The fact that there is a primetime TV show about community colleges is another sign that these institutions are now part of our mainstream life and popular culture. In a way, it seems natural that NBC would base a sitcom in a community college setting. Starring Joel McHale, Chevy Chase, and many other entertaining actors, it has some clever moments and some genuine laughs. What it does not have, though, is an actual resemblance to the community colleges I know. This freeway flyer spends time at three different community colleges this semester, so I do have some perspective.
In some ways, this show is much like other shows about academic life on television and in movies. From “Welcome Back Kotter” and “The Paper Chase” in the Seventies, to present day renditions, they all seem to have a lot in common. Classes are very short in length, very small in number of students, and all the characters are very clever. The instructors have large offices, teach very few classes, if they have more than one, and they have total free rein.
NBC’s “Community” has a few other characteristics I have noticed. For example, each week there is a show about a particular group of students beginning a new class together. This college has the shortest semesters of any college I have known. Another aspect of the show is that the students are constantly thrown together, whether it is classes they attend together, study groups, or the many meals and breaks they share. Is this what happens in real life? No. In some university settings, students are often with their dorm mates, and they may have multiple classes with students who share their majors and programs. In most community colleges, people travel to school, attend their classes, and then they travel home. In “Community,” the TV show, it seems those people are always at the college. One wonders if they do have homes.
These are all of the things that were going through my mind when I watched the show recently. Mildly to moderately amusing, but it was nothing like real life. Except, upon further reflection, I began to consider some of the things that have been happening in real-life community colleges lately. Consider the record breaking (327 pounds before cooking) meatball cooked by Glen Oaks Community College in Centreville, Michigan this month. It had to be moved by forklift because of its size, and 250 pounds of it were donated to Meals on Wheels with the rest being distributed as meatball sandwiches to spectators. Glen Oaks is a small school in Michigan’s St. Joseph County, but now they have appeared in national newspapers, television news, and The Huffington Post. http://www.huffingtonpost.com/2010/03/24/worlds-largest-meatball-d_n_511643.html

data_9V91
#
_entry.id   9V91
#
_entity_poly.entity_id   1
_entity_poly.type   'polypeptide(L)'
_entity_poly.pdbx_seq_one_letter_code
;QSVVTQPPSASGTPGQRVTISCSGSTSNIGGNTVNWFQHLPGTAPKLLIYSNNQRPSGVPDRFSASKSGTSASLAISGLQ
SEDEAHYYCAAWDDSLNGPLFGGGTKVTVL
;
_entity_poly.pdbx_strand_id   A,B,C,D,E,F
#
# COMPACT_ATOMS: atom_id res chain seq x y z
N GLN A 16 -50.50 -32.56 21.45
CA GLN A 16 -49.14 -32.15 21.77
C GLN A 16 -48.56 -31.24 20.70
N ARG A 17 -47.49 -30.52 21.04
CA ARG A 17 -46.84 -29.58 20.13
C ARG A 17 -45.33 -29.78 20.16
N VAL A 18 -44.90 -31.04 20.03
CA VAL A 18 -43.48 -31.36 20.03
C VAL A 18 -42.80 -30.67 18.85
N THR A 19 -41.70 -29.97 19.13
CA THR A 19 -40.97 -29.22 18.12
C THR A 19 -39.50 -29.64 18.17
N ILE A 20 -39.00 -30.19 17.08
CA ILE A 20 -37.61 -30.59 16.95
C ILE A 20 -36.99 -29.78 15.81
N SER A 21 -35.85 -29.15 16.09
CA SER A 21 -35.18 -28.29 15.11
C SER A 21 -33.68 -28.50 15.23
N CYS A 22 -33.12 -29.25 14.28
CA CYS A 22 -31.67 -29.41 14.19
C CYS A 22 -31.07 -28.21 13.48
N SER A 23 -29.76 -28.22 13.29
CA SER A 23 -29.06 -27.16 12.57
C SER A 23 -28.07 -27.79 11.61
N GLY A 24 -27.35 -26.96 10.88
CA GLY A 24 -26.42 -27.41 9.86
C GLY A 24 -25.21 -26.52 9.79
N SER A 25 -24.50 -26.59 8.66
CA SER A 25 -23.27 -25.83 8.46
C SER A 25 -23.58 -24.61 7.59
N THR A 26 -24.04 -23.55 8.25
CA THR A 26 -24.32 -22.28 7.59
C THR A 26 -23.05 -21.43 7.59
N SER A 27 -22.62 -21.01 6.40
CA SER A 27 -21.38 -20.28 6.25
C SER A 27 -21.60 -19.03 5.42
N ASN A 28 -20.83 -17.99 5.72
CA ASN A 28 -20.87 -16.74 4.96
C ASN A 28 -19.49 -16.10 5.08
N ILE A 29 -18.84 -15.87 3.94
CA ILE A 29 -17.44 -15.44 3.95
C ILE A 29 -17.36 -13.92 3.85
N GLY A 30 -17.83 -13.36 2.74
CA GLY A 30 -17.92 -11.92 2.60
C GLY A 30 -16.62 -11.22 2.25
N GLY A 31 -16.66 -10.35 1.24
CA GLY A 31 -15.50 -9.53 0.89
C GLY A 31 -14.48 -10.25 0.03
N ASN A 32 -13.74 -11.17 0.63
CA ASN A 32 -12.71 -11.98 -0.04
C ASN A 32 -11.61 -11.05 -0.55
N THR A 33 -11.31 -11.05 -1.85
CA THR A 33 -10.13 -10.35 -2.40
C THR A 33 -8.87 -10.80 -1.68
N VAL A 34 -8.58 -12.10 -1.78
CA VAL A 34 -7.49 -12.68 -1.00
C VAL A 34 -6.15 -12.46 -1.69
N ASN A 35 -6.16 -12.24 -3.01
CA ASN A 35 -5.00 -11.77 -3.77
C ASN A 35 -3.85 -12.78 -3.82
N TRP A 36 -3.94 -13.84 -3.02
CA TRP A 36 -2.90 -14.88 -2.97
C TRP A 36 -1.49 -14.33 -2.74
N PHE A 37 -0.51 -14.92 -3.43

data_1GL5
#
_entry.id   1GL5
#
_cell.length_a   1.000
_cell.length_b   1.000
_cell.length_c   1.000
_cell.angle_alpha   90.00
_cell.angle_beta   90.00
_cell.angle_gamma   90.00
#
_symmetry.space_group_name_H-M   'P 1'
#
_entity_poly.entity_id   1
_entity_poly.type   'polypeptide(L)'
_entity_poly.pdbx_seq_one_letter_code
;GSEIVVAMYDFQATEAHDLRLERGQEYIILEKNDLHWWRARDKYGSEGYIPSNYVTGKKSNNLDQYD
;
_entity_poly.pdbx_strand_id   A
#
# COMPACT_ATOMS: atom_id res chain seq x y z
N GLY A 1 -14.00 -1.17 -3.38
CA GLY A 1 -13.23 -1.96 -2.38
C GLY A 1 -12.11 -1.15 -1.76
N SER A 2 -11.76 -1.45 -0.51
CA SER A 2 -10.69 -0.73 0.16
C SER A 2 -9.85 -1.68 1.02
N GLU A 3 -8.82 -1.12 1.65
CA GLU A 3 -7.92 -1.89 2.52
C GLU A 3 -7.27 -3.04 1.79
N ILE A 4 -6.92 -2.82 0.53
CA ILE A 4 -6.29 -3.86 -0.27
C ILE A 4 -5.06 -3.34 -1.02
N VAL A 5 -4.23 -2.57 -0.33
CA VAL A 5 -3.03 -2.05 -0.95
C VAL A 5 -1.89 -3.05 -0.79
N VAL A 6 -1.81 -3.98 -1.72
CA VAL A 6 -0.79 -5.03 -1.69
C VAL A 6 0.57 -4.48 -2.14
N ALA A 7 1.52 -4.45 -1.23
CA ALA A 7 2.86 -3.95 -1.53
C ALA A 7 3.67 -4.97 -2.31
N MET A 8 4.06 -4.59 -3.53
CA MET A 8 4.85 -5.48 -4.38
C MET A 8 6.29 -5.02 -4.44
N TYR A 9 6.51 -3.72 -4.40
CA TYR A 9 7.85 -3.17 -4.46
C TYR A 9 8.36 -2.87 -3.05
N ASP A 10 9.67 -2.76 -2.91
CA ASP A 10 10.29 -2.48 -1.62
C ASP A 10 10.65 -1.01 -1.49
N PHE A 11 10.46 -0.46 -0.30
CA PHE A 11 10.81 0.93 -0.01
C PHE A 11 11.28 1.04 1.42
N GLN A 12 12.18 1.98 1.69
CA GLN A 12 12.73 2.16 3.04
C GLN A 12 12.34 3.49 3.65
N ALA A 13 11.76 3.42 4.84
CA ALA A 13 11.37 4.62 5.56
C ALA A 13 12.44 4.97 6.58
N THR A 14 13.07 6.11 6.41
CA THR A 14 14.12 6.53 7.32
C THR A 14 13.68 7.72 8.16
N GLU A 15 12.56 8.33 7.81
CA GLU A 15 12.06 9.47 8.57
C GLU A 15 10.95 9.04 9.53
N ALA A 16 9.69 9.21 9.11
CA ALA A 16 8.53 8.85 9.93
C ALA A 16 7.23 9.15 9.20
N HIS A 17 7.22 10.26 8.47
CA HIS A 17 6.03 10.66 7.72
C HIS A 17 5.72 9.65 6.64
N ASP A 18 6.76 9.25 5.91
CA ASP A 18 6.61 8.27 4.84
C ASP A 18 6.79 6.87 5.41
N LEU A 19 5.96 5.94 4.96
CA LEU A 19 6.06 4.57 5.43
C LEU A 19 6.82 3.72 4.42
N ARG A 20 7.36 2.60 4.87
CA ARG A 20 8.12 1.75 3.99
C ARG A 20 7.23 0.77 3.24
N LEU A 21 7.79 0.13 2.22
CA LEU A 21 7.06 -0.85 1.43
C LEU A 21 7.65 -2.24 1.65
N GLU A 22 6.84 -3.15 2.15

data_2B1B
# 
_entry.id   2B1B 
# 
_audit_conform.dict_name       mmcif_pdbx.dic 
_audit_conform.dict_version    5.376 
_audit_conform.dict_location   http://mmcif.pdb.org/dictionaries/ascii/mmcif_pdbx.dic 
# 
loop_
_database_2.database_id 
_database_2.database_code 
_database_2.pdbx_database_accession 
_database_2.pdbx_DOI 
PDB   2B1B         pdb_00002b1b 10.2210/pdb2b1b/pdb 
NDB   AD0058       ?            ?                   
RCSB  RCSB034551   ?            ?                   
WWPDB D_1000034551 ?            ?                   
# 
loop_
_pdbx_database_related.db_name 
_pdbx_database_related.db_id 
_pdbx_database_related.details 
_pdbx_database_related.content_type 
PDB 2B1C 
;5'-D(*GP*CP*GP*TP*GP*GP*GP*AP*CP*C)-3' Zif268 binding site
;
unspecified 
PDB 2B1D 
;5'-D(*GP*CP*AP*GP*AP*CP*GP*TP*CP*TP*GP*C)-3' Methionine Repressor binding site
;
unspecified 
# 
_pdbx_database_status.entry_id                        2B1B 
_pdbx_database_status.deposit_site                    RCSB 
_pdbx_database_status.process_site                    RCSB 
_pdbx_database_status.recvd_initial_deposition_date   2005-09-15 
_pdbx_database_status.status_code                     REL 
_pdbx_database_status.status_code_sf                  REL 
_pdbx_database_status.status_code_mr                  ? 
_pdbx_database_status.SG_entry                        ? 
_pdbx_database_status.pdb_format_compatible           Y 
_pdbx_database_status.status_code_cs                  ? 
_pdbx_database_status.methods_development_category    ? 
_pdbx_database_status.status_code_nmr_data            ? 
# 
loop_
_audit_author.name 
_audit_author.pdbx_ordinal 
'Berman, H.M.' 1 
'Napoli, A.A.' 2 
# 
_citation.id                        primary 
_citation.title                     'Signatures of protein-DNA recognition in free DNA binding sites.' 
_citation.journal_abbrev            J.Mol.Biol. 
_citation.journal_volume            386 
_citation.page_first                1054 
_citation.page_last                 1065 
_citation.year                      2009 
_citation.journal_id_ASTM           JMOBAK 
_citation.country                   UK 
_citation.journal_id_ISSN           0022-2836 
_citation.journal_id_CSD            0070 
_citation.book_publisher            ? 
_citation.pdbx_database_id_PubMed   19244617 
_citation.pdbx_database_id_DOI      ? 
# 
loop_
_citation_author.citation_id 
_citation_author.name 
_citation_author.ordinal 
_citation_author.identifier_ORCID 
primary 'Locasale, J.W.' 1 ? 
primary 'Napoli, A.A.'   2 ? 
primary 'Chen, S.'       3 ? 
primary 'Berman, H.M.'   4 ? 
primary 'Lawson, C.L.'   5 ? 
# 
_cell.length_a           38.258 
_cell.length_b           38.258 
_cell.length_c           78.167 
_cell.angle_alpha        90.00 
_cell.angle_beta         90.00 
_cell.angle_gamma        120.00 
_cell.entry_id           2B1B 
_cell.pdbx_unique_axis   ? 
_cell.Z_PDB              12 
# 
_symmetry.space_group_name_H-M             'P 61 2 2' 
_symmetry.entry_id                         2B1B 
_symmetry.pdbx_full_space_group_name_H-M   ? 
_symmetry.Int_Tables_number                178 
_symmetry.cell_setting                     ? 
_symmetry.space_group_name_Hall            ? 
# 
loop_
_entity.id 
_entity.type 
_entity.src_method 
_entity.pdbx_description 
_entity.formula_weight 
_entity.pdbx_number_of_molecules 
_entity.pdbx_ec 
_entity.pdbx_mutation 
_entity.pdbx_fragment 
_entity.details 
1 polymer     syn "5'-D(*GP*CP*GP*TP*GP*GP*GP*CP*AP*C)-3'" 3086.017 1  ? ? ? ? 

This week, Kalamazoo Valley Community College is sponsoring its seventh annual diversity conference. One of the attractions the students are encouraged to attend is the Human Race Machine, which lets them view themselves as six different races. Students lined up for this event. Then, there is another college, Lake Michigan College which recently banned people convicted of sex crimes against children and those listed on Michigan’s sex offender registry from attending classes on its four campuses. This also resulted in the suspension of three current students who can now only take online courses. http://detnews.com/article/20100304/SCHOOLS/3040414/Lake-Michigan-College-bans-child-sex-crime-offenders
These stories are from three colleges in Southwestern Michigan, and all have happened within the last month. With over 1,200 community colleges in the United States, think of all the interesting activities and programs available for students. And, although Time Magazine and others have pronounced that community colleges are “deeply unsexy,” http://www.time.com/time/magazine/article/0,9171,1909623,00.html there is still a lot going on. They may not have Joel McHale and Chevy Chase, but they have a lot to offer, not even counting giant meatballs.